Iran gas: China waits as India wavers

March 6, 2008 - 0:0

NEW DELHI (Asia Times Online) -- China is emerging as a potential partner in the proposed multi-billion dollar, 2,700-kilometer gas pipeline originally intended to link Iran, Pakistan, and India.

China, always on the lookout for new energy sources, has conveyed to Pakistan it would be willing to import 1.05 billion cubic feet (bcf) of gas per day if India opts out of the project, according to reports quoting officials in Islamabad.
Last month, a Pakistan Foreign Office spokesman said: ""If there are prospects of China joining the IPI project with or without India, we will welcome it. Pakistan is committed to the pipeline because of its desire to achieve energy security.""
In similar vein, an Iranian Foreign Ministry spokesperson said in Tehran, ""Other countries are eager for implementation of the
[IPI] project. China is putting pressure that she wants to join the project. We don't have a lot of time. It is time to expedite the decision-making.""
A gas purchase agreement has been finalized by Islamabad and Tehran that will be formally signed this month, while India has kept away from recent talks, citing various reasons, including political instability in Pakistan.
Speaking in Parliament recently, India's Petroleum Minister Murli Deora said, ""No official communication has been received regarding China joining the IPI gas pipeline project. Such multilateral projects involve protracted discussions as all the aspects have to be carefully examined.""
While Pakistan and Iran remain keen to move ahead with the project, it does seem that Tehran and perhaps even Islamabad would prefer India rather than China on board because China is unlikely to pay the kind of price that India would for the gas.
Iran's Foreign Ministry has denied reports that the tripartite talks over the IPI pipeline have collapsed. ""All three countries
[India, Iran, and Pakistan] believe that this project will provide stability and security to the region. There is a serious will and determination to realize this project,"" a statement recently said.
Over the past couple of years, India, Pakistan and Iran have mutually agreed to a price of US$4.93 per million British thermal units (mBtu), an industry measure, for the gas from Iran, which many observers feel is not the kind of money Beijing will settle for.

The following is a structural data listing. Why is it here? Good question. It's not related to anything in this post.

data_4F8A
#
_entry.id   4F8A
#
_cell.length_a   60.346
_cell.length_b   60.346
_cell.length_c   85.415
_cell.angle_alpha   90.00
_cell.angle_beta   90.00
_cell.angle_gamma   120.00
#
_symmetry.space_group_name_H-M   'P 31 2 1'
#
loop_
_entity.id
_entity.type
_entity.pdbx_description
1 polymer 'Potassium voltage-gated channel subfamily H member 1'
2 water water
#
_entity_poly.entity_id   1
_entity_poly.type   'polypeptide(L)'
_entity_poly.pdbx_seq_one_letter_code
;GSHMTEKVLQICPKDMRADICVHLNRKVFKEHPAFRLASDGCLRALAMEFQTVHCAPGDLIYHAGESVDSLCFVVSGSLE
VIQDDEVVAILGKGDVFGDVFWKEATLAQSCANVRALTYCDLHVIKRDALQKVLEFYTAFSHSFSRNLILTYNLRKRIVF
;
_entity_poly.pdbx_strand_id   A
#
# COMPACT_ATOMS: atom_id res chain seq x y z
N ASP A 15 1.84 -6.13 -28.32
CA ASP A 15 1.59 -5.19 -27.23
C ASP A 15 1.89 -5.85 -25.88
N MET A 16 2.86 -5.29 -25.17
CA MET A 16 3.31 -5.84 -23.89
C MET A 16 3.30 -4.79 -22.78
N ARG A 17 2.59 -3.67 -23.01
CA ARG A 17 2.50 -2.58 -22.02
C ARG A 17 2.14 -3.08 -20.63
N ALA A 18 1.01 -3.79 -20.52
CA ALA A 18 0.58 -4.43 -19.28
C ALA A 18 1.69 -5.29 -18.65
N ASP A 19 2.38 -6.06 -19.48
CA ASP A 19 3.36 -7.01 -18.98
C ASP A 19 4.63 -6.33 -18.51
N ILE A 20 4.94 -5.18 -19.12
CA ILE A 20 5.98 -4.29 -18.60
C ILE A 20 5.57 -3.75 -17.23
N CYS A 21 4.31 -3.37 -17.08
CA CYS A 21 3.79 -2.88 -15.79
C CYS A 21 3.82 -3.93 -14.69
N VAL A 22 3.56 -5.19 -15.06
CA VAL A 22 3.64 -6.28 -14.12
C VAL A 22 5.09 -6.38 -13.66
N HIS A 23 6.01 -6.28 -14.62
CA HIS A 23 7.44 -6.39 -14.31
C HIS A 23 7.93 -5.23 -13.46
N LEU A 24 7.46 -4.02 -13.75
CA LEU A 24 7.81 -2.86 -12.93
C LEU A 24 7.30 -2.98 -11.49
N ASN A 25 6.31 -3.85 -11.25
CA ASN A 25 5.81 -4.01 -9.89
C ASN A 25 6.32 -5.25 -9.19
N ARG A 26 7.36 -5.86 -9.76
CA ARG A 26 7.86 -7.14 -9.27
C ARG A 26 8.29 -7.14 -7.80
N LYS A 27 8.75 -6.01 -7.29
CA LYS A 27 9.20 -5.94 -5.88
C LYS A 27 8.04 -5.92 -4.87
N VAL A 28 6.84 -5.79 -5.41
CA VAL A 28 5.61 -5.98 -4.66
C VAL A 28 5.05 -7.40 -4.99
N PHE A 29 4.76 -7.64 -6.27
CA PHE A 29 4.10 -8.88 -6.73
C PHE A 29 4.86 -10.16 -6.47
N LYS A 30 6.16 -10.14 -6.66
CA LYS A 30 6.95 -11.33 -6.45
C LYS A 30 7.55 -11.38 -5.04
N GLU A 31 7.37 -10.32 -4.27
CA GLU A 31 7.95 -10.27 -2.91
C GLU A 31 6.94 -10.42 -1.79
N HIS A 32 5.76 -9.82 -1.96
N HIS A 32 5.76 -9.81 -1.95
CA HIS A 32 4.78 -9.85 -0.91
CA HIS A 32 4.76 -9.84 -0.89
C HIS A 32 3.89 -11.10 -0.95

This price was negotiated when crude oil was $60 a barrel. It is now trading in the $100 a barrel range.
Iran, which possesses the world's second-largest gas reserves after Russia, has completed nearly 20% of the work on the pipeline, which will supply gas from the South Pars fields up to the Iran-Pakistan border. Pakistan is yet to begin work on a 1,000km stretch of the pipeline to link Iran with India.
In the event that China joins the project, the pipeline would run via Gilgit in Pakistan's Northern Areas, which is very difficult terrain. Pakistan, which has already approved a Karakoram highway project in the same location, is also looking to extend a railway link to China to connect with Gwadar port in Balochistan province, in the south.
New Delhi has been concerned about issues related to safety, commercial viability and security of the IPI pipeline and has thus been promoting involvement of independent monitors as well as the Russian firm Gazprom as an investor in the project.
The Indian position is eased in the short term by the fact that the Reliance Industries-managed Krishna-Godavari gas fields in the east of the country are set to be productive from this year, pointing to no acute gas shortages in the near future.
Over the longer term, however, India will need access to new energy resources to sustain its growing and modernizing economy.